The Spine

Your Spine

Why do you have a Spine?

You have a spine to connect the upper and lower portions of your body together.  Through your spine runs your spinal cord which is the major thoroughfare between your brain and the rest of your body.  Your spine is one of the most important aspects of your whole body.

What does your spine look like?

Your spine is made up of three main curves and the sacrum.  There are twenty four vertebrae; 7 cervical, 12 thoracic, and 5 lumbar.  The cervical are curved in a what is called a lordotic curve, the thoracic are curved the opposite direction or, kyphotic, and the lumbar are curved like the cervical, in a lordotic curve.  A kyphotic curve is the primary curve and the lordotic curve is a secondary, or functional curve.  A functional curve is one that does not show up until movement occurs.

The curves of your spine not only act as shock absorbers between your head and tail, but allow the head to be over your pelvis.  Your spine allows you to stand upright and see the horizon!  The curves of your spine also allow areas for your organs to be placed and supported by the body while maintaining its central axis.

Vertebrae and Discs

     You have 24 vertebrae and 23 discs in between each vertebrae.  There is no disc between the  first and second cervical vertebrae.  There are 7 cervical vertebrae, 12 thoracic vertebrae, and 5 lumbar vertebrae.  The vertebrae are smaller at the top of the spine and larger as you move toward the lumbar spine.  It looks like and egyptian oblisque.

Each vertebrae has a body, spinous process, transverse process and facet joints.  The body is the round part of the vertebrae that stack with the discs in between.  The spinous process is the part of the spine that you can feel in the back.  The transverse process are t-shaped on each side of the vertebrae.  The facet joints are how each of the vertebrae articulate with each other.  Take a look at the length of the spine and the way the facet joints face.  Due to their shape, can you tell which parts of the spine are prone to rotation and which ones more adept at side bending?  Between the body of the vertebrae and the processes is the vertebral canal that maintains the spinal cord inside a sheath called a dura mater.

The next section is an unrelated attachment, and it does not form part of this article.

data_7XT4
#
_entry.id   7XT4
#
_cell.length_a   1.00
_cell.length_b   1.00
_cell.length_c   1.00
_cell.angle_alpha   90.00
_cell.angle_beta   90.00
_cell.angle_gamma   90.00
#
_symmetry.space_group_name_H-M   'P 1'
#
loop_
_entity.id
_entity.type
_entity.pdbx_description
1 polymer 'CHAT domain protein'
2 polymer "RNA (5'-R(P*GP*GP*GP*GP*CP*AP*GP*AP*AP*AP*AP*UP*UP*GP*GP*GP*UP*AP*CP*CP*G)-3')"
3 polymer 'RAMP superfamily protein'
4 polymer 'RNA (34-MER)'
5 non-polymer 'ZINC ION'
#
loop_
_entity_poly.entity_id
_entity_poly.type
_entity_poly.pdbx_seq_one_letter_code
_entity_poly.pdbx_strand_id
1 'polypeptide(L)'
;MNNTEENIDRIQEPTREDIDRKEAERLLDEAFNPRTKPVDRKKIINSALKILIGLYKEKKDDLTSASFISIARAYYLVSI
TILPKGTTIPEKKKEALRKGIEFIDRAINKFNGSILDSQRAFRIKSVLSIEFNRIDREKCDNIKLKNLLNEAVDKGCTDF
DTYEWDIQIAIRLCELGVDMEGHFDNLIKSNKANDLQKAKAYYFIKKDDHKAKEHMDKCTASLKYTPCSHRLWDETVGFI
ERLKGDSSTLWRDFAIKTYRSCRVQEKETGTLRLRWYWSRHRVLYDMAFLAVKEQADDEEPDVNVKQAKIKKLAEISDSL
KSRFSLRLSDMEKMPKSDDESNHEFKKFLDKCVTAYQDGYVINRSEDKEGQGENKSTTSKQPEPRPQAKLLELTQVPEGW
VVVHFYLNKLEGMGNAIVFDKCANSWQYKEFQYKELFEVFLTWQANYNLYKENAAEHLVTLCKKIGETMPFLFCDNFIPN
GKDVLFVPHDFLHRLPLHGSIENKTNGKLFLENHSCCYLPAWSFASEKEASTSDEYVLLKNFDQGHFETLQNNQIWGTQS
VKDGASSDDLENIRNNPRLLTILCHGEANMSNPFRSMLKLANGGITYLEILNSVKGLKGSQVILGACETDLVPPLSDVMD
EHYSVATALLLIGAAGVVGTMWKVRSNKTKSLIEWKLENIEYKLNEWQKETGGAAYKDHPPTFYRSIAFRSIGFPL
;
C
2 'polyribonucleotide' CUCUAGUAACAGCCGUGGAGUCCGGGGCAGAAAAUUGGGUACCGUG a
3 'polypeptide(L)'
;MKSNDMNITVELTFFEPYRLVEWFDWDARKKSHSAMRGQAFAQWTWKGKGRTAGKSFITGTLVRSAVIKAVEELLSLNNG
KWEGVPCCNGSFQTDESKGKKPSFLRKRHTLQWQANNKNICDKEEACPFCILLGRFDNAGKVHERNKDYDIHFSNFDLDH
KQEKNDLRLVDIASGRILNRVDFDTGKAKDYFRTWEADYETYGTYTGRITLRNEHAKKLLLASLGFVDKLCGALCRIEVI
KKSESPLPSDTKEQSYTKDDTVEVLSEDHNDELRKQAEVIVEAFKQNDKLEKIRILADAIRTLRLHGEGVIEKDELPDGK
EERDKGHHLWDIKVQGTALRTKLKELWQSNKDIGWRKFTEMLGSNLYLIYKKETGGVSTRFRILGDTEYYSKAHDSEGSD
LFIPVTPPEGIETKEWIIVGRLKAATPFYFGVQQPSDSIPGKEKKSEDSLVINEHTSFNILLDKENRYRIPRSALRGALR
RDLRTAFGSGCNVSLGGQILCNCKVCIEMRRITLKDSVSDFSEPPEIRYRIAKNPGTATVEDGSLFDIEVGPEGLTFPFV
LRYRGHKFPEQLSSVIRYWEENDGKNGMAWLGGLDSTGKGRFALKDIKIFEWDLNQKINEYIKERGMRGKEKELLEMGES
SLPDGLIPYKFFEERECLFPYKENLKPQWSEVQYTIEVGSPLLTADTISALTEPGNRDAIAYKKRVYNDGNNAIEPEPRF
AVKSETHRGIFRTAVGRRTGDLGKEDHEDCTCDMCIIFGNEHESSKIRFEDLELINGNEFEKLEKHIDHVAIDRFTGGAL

The discs live between each vertebrae except between the first and second vertebrae.  The discs are made of an outer fibrous material that criss cross for strength called the anulus fibrosus.  The inside of the disc is made of a gelatenous material called the nucleus pulposus.  The criss crossing of the fiberous material creates the strength to keep the nucleus pulposus in place.  There is no vascular system in the discs.  The only way the disc get nutrients from blood is through movement.  Simple compression and decompression of discs in all directions is what keeps them healthy and happy.  So make sure you flex, extend, rotate and side bend your spine everyday.    

Muscles of the Spine

     There are multiple layers of spinal muscles that run along the spine.  Close to 11 layers of spinal muscles including a few superficial layers, it is like filo dough in there.  The more superficial the muscles  the further away they are from the spine.  The more superficial muscles are longer, they cross more vertebrae.  The closer the muscles are to the spine, the deeper the muscles.  They cross less vertebrae and are shorter muscles.  The direction that these muscles run dictate their job.  For example, the rotatores connect from the transverse process to the spinous process, therefore, they rotate the spine.

To take the discussion of the attachments of the muscles a little further, the muscles that attach to form a V shape, are ipsolateral or same side flexors of the spine.  The erector spinae is an example of this group of muscles.  The muscles that run in an upside down V shape are contralateral or opposite side flexors of the spine.  An example of this muscle group is the transverseospinalis.  Figuring out if you recruit mainly from one of these groups or the other can tell you how deeply you initiate your spinal muscles.

Spine Release

As we discussed in your organ workshop, it is important to allow the posterior portion of your spine stay relaxed and lowered, and the anterior portion of your spine lifting upward.  You know now, that the spinous processes need to release downward to keep the spinal cord relaxed.  The anterior aspect of the vertebral bodies can be thought of as being held upward in a majestic kind of way.

     In summary, you spine is an incredibly important part of your body.  It runs through the center of your body and is therefore effected by everything in the system.  Without your spine designed the way it is, you would not walk upright with your eyes looking at the horizon.  There is also an emotional aspect to our spine.  We tend to posture our spine in relation to whatever cultural social status we are trying to achieve.  We also have more of a hysteria around something being wrong in our spine rather than something being right.  So, give yourself a nice pat on the back and think happy thoughts about your spine today.

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